Hoping to make history, the Senate set off on its major overhaul of the nation's health care system Wednesday, but its first steps were quickly overtaken by fresh cost concerns and partisan anger.
An ambitious timetable that called for completing committee action in early summer seemed in danger of slipping away.
The Senate Health, Education, Labor and Pensions Committee began work on a bill encompassing President Barack Obama's top legislative priority. It marked the first time since President Bill Clinton's ill-starred attempt in the early 1990s that Congress was tackling such a broad overhaul.
Battle over costs
But the more important Senate Finance Committee announced it would delay action, as senators sought to retool their proposals to slash the cost by more than one-third, from an intial $1.6 trillion over 10 years, to less than $1 trillion. Of the five major panels working on health care, Finance has the best odds of coming up with a bipartisan proposal that could overcome gathering opposition.
Lobbyists representing every nook and cranny of the economy were on high alert — even if they were on their best behavior.
Majority Democrats running the Finance Committee have told lobbyists that their views will be taken into account as long as their groups don't mount public campaigns against the legislation, numerous lobbyists say. So far, health industry groups have not launched aggressive attacks against Democrats' emerging plans.
"We have a lot of sweat equity in this process," said E. Neil Trautwein, chief health care lobbyist for the National Retail Federation, referring to hundreds of hours his group has spent with lawmakers as they prepared legislation. He predicted the bill would prove too costly and force lawmakers to pare it down — or else.
"We need cost relief," he said. "But if comes to the point where we have to cut and run and build a coalition" to oppose the bill, "we'll take that step."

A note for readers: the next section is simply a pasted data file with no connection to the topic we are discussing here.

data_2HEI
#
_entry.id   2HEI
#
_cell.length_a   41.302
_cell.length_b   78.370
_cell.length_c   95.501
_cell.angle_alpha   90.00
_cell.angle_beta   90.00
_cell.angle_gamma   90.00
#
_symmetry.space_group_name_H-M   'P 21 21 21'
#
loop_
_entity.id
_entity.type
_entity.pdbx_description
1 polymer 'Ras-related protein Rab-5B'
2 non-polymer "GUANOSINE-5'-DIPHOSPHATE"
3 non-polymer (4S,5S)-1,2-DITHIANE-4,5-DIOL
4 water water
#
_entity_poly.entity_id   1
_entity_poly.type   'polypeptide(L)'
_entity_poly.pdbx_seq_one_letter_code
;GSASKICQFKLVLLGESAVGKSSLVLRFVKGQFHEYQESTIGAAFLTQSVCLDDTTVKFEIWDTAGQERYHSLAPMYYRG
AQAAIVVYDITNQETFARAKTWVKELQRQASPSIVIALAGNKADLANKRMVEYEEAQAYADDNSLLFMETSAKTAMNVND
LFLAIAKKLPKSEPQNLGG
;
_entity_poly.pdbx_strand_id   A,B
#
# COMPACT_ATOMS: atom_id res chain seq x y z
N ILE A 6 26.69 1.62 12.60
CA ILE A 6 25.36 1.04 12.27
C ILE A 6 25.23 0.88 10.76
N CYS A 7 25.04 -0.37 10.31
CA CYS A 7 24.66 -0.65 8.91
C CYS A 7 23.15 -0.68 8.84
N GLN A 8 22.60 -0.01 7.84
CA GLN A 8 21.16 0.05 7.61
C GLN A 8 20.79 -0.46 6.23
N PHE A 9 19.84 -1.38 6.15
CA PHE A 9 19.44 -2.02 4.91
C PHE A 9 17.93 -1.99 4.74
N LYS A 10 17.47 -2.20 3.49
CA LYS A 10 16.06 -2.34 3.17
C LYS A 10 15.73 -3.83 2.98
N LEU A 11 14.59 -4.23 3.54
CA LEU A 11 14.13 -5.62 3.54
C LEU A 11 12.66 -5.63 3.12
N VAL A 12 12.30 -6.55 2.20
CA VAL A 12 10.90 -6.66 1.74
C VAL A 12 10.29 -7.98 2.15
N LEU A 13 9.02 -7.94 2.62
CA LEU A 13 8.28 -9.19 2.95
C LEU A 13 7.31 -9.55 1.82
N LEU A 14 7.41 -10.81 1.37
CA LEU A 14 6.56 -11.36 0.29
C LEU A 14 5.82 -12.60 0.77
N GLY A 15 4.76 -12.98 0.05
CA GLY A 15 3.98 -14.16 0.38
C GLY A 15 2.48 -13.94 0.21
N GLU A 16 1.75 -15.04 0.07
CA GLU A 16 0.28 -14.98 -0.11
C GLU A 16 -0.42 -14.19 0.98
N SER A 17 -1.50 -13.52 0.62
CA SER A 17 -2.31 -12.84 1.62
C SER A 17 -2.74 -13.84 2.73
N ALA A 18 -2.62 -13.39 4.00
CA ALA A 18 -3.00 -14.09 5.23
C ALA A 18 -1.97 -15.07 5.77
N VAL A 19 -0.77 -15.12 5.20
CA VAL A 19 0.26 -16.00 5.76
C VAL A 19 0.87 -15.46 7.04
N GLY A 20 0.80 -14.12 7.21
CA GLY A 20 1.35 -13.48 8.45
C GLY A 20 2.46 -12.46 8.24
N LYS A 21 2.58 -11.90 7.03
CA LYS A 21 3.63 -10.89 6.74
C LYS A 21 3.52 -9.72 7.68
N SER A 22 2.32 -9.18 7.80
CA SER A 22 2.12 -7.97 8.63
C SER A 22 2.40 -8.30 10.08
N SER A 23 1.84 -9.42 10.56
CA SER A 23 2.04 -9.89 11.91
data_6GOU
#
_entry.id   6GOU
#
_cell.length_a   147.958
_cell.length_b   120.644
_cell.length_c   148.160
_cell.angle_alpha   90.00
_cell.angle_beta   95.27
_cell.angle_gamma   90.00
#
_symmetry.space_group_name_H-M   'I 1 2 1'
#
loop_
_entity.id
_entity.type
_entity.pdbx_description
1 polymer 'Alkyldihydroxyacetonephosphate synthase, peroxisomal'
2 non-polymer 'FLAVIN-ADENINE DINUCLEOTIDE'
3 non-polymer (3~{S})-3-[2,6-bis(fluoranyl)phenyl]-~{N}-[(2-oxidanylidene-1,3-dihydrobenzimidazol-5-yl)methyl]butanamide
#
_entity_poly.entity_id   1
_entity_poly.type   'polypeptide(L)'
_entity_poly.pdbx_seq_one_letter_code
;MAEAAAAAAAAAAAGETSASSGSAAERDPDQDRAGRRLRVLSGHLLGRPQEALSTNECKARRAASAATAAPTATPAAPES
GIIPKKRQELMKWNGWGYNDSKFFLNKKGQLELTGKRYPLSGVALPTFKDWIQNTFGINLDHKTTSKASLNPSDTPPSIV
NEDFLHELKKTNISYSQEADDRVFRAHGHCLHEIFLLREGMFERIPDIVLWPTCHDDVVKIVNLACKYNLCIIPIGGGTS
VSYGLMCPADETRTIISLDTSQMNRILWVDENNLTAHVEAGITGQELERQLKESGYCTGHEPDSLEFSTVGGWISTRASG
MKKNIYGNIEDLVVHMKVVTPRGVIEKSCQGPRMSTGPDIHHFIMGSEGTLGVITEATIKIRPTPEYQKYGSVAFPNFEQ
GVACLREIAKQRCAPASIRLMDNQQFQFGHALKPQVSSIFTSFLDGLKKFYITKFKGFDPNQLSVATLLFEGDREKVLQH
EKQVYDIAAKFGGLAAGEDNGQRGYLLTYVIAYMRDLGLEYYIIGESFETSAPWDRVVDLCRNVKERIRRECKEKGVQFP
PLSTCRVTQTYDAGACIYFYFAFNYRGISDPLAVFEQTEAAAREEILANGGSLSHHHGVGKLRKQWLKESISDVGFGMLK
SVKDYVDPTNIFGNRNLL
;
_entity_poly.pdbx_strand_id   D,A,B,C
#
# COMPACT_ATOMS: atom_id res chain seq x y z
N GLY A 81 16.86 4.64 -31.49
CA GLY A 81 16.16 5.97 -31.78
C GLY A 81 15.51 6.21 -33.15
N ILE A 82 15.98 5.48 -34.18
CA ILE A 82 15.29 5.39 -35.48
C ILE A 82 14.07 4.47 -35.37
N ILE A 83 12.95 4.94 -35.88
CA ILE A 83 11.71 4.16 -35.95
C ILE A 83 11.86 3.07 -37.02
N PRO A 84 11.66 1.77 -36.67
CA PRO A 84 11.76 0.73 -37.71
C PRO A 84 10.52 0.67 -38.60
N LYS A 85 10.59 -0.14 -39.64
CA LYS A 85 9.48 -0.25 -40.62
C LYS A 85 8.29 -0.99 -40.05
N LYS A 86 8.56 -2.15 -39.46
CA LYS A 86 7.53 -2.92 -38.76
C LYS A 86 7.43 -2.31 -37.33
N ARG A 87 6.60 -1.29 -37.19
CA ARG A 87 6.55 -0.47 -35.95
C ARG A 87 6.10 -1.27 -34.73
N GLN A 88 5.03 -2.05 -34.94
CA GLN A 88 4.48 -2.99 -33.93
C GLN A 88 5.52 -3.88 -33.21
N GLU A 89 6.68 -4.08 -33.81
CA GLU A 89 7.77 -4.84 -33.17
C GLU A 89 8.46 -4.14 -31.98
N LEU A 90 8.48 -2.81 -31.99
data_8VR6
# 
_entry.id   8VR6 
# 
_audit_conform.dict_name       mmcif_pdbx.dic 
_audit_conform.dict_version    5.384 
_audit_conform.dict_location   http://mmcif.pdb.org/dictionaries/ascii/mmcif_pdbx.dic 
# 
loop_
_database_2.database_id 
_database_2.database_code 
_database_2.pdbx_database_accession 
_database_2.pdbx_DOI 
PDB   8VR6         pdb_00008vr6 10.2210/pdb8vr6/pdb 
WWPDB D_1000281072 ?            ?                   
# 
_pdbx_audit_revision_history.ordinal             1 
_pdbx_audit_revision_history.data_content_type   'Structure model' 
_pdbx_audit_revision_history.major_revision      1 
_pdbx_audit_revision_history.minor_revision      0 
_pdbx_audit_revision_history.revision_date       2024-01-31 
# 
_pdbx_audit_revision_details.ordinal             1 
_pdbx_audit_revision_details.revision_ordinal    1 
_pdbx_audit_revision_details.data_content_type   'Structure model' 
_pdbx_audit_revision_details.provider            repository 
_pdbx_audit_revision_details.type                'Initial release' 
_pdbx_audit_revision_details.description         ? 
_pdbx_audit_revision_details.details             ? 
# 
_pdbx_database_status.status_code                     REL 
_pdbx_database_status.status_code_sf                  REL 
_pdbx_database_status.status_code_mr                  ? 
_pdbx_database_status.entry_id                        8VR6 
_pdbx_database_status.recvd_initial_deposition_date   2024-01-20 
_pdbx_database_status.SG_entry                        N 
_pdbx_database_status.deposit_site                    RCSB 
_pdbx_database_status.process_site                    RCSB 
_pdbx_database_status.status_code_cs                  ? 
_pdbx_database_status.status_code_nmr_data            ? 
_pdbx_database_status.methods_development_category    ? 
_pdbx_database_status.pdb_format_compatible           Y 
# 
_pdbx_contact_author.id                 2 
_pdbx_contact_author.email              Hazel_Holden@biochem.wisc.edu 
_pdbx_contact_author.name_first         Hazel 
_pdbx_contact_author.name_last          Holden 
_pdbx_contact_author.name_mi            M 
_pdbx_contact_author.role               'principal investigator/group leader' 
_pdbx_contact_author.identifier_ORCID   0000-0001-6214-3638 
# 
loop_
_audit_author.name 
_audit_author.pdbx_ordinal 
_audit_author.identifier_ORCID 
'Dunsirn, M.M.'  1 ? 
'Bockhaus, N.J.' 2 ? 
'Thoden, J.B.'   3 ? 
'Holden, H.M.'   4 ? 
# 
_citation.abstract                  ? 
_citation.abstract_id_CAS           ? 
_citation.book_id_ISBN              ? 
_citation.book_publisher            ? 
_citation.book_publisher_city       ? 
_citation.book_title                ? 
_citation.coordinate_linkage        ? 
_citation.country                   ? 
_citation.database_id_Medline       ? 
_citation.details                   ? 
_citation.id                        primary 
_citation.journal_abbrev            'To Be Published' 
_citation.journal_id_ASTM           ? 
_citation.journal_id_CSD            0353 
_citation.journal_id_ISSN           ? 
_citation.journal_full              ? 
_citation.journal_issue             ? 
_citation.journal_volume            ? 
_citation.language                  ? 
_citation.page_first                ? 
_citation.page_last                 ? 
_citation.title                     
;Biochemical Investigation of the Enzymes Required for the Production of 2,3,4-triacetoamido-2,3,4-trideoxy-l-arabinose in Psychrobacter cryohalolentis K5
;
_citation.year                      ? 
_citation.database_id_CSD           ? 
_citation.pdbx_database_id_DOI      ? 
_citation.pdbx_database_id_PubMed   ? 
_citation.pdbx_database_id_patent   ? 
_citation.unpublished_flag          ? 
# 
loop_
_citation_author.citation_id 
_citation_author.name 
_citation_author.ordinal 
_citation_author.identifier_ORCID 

The American Medical Association backed off from a confrontation with the Obama administration over a government-run plan to compete with private insurance, declining to take a firm position at a Chicago meeting Wednesday.
The health committee, which got to work Wednesday, is chaired by Sen. Edward M. Kennedy, D-Mass., and divided along ideological lines. It's expected to produce a bill that heavily reflects the wishes of Democrats, but may not be able to pass the full Senate. Much of the day was taken up with speech-making.
Sen. Christopher Dodd, D-Conn., is overseeing the proceedings in place of Kennedy, who is being treated for brain cancer. "My intention is not to jam anything," Dodd told wary committee Republicans, who say the bill is incomplete, too costly and too one-sided.
"This bill contains policies designed to appease a particular ideology," said Sen. Mike Enzi, R-Wyo., the ranking Republican on the panel.
The complex legislation attempts to slow punishing increases in health care costs, thus freeing up money to cover the nearly 50 million uninsured.
It would boost government subsidies for health insurance, and create new purchasing pools called "exchanges" for individuals and small businesses to buy coverage.
Most people who have employer-provided coverage would be able to keep their plan.